Written by Nancy Baker Jones
Read by Spike Gillespie
The Chicago police once considered Lucy Parsons "more dangerous than a thousand rioters" and spent 30 years trying to stop her from agitating for social reforms such as an 8-hour work day, race and sex equality, and socialism.
Born in Texas about 1853, Lucy Parsons said she was of Mexican and Indian descent. It is possible she was born a slave. She met Albert Parsons in Waco, and they married in Austin. By 1883, frustrated with achieving peaceful social change, they had moved to Chicago, started describing themselves as atheists and anarchists, and supported the overthrow of capitalism. Lucy Parsons wrote articles against lynching and child labor and advised poor people to rise up using explosives.
In 1886, Lucy and Albert Parsons lead 80,000 workers in a strike for the 8-hour day. At Haymarket Square, three days later, police and demonstrators were killed when a bomb exploded and police fired on protestors. Albert Parsons was among several anarchists executed for throwing the bomb, even though prosecutors said that none of them had been involved. Lucy Parsons’ flyer advocating violence was used as evidence.
Lucy Parsons never changed her beliefs. She spent the rest of her long life publishing, travelling, and lecturing in support of revolutionary socialism. She helped found the Industrial Workers of the World and was an early supporter of communism. She died in Chicago in 1942.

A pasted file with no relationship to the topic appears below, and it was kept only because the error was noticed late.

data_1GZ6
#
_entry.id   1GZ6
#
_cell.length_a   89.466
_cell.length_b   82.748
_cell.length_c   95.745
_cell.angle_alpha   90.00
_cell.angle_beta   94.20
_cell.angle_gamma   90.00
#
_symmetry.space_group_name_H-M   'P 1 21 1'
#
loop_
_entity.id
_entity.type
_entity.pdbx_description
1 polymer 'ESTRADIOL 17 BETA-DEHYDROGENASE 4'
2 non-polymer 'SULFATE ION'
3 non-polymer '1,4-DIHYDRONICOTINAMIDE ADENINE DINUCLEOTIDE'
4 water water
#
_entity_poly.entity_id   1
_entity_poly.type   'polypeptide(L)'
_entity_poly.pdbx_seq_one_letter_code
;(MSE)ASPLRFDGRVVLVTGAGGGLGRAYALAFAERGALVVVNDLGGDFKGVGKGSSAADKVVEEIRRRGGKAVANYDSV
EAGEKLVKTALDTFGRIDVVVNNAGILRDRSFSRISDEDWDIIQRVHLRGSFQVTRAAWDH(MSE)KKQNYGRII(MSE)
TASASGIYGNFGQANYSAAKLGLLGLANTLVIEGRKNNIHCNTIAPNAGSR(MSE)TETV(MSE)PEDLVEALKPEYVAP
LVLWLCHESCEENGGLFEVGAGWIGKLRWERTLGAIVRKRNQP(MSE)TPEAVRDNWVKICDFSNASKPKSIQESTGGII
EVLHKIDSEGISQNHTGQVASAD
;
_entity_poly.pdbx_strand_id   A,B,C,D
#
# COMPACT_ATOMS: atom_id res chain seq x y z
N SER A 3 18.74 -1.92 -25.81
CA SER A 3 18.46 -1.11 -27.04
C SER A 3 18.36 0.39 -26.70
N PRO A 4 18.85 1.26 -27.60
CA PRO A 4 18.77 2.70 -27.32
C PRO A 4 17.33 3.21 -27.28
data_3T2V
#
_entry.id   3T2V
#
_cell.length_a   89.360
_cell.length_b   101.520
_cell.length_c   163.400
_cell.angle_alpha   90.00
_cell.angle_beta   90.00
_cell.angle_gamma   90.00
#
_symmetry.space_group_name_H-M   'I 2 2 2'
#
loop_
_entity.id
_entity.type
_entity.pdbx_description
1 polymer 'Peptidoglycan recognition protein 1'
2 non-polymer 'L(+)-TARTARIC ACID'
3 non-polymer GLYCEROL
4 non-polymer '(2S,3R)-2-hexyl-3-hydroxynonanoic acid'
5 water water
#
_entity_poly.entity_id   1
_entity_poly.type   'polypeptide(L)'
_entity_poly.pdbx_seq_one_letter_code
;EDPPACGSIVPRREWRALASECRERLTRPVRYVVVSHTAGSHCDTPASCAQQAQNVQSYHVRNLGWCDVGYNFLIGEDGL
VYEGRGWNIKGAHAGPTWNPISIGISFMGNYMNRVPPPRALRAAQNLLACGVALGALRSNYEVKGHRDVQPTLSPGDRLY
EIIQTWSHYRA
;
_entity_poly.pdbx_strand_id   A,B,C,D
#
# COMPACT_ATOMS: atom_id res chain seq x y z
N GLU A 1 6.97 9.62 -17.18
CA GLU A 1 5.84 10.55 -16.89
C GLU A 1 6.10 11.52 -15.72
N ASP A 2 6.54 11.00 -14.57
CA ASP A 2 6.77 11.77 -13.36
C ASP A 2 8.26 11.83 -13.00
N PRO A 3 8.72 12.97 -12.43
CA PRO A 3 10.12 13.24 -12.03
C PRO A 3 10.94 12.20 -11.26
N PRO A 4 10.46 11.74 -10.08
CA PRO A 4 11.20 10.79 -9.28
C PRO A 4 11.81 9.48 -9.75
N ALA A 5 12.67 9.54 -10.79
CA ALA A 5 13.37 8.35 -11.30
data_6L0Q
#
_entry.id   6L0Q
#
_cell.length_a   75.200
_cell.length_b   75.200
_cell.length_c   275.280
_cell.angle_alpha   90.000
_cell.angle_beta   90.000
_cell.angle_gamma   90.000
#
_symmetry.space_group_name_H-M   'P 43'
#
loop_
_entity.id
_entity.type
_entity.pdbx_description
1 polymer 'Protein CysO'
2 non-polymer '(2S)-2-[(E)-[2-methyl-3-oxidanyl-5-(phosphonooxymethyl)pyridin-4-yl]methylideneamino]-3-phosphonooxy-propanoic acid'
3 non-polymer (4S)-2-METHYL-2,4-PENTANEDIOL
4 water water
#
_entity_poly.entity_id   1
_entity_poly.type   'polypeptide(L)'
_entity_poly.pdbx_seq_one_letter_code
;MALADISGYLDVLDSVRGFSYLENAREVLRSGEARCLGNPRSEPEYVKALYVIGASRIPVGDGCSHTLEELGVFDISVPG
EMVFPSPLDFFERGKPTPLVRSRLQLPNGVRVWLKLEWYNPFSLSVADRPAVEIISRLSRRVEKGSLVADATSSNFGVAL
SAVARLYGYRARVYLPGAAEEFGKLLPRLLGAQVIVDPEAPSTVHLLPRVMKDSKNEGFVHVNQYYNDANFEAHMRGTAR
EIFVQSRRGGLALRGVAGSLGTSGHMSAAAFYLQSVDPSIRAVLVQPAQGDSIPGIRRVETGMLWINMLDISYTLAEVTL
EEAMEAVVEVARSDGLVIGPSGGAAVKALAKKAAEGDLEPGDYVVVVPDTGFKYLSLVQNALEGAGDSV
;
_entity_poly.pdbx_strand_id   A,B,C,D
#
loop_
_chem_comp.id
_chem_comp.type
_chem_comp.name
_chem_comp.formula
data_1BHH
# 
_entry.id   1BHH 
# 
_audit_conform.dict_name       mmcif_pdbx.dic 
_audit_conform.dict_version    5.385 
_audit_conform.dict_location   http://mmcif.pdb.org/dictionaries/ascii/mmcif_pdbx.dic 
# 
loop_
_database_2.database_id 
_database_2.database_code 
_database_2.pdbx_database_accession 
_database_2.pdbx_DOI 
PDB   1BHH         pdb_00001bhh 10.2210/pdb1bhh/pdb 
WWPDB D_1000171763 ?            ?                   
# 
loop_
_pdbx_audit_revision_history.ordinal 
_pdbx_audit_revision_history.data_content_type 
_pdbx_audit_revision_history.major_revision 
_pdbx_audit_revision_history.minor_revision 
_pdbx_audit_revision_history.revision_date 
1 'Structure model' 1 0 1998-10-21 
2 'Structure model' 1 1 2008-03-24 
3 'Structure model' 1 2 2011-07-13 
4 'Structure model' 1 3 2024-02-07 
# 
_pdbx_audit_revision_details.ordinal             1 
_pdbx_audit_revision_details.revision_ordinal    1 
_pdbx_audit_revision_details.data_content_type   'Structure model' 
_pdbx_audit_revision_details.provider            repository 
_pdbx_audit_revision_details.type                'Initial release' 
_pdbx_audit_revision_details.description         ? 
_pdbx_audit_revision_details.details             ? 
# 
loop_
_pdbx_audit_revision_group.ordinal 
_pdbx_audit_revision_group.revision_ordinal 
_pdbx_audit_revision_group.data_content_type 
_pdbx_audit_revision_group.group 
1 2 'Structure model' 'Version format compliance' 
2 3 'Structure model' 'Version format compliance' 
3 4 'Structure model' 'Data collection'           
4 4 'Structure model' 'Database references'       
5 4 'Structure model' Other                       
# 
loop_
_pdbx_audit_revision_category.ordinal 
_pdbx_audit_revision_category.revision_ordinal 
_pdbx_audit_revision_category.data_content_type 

Carolyn Ashbaugh, "PARSONS, LUCY ELDINE," Handbook of Texas Online (http://www.tshaonline.org/handbook/online/articles/fpa68).
Carolyn Ashbaugh, "PARSONS, ALBERT RICHARD," Handbook of Texas Online (http://www.tshaonline.org/handbook/online/articles/fpa41).
Audio Source Information
Our project, "Texas Women's History Moments," received the 2012 National Council on Public History Outstanding Public History Award and the American Association for State and Local History Leadership in History Award. The audio clips were broadcast on KUT radio from 2011-2016 during Women’s History Month.